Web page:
Sunday, August 28, 2016

The Bigger Board/Smaller Sail Initiative - Some Thoughts


I will ramble on in this post a bit so if you are not up for wading through random musings –please look away.  The post is also aimed at non-racing recreational sailors so will not be of much interest to racers and speed demons.  

My topic has to do with board shapes and plan forms.  A huge thing that I discovered when trying smaller sails on bigger boards, is the importance of the width of the back of the board.   A wide rear deck provides leverage over fin and sail of course.   When sail and fin are smaller than envisaged by the designer of that board size, the leverage over the rig is really significant.  What this allows one to do is to ride the big board into conditions you would normally change down for.  Neither the sail nor the fin was built with this extra leverage in mind so by exploiting these factors you enter unfamiliar territory for most of us.  If you allow yourself to explore this realm you can open a door to something new and exciting.
My own trials with big old formula boards and with our old Falcon 124 have been a revelation in this endeavour.  The 124 is 76cm wide and can be sailed with a 40cm fin and 6.6m soft sail.  The ride this combo gives is simply awesome.  The board is light enough to shoot onto the plane and continue to plane through lulls where the 71/110ish slaloms are falling off (even with bigger sails).  The soft sail and compliant Zulu fin tame everything down to make things easy, fast and fun.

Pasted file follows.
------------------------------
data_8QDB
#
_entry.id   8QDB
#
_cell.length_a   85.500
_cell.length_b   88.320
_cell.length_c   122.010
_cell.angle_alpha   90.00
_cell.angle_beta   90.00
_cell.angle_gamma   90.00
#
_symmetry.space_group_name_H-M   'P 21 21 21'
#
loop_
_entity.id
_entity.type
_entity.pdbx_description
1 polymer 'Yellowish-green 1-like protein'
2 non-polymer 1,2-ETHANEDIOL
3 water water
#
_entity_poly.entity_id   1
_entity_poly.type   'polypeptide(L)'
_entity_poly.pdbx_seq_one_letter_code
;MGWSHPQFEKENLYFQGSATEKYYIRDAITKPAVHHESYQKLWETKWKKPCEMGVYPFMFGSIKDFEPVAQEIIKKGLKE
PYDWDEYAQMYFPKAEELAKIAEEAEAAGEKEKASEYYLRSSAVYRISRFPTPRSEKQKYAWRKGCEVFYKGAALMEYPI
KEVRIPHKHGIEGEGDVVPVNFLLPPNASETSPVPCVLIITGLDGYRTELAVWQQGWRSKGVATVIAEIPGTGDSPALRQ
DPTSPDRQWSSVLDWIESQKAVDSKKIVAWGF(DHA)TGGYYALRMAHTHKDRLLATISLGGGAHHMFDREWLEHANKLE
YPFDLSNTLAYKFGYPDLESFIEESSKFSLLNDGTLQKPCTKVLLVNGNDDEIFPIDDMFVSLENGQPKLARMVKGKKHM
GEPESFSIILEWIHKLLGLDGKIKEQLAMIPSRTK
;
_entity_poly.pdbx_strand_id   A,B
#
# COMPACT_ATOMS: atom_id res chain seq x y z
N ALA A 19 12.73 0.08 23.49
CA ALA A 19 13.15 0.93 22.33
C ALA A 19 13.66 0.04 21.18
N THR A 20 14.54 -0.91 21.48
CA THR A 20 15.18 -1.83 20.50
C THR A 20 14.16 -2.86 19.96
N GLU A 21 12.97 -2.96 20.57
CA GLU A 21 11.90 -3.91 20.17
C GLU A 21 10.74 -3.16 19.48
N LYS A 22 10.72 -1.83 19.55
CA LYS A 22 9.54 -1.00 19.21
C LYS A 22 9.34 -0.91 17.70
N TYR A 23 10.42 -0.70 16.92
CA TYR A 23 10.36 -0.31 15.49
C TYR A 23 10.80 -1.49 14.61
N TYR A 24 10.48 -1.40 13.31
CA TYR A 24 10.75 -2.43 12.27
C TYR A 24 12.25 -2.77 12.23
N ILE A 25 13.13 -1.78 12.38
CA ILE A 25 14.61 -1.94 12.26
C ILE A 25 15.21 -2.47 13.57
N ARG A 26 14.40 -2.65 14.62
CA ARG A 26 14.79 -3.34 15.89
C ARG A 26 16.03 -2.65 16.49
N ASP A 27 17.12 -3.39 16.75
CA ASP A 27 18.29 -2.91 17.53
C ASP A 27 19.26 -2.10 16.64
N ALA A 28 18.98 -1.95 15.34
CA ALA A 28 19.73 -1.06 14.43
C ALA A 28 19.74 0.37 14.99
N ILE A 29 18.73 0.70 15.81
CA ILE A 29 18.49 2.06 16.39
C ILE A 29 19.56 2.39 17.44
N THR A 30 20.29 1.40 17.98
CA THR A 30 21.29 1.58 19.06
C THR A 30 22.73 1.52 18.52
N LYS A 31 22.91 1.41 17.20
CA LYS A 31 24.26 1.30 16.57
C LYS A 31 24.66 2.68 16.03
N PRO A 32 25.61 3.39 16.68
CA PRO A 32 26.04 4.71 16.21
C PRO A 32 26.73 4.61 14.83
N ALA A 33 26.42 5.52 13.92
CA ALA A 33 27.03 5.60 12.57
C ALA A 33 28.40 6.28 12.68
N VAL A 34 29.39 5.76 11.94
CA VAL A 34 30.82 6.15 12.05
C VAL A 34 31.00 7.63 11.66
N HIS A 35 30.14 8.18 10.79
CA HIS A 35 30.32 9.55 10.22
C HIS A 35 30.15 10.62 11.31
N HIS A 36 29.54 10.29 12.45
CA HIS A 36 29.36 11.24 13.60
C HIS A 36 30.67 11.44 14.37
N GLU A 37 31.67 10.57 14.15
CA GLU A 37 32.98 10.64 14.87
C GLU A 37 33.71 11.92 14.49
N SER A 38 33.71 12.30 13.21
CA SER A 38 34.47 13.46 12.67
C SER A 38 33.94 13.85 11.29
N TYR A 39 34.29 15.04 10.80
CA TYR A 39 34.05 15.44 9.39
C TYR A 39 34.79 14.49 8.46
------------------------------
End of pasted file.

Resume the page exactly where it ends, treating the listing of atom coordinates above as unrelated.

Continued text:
The whole small sail big board process has caused me to decide that I no longer need a pure slalom board less than 75cm wide.  I weigh 90kg so if you want to try the concept you may go down to 71cm if your weight is less than mine.

When I am finally overpowered on the 124/6.6 combination, I easily change down by keeping the sail and clicking on the 3S 116.  If I receive a windfall from the kind folks at the lottery, my slalom board would be the iSonic 114 and the step down would be the Severne Fox 105 mentioned in the previous post – two boards for most of your sailing as long as you possess appropriate fin and sail sizes.  
The wide rear is obviously not the only factor in determining performance but it is certainly important in my view. I had been toying with the thought of getting something like a JP Supersport 125 to move away from slalom boards altogether but on comparing the rear sections of the JP with the iSonic 114, I have to say that my preference would be the iSonic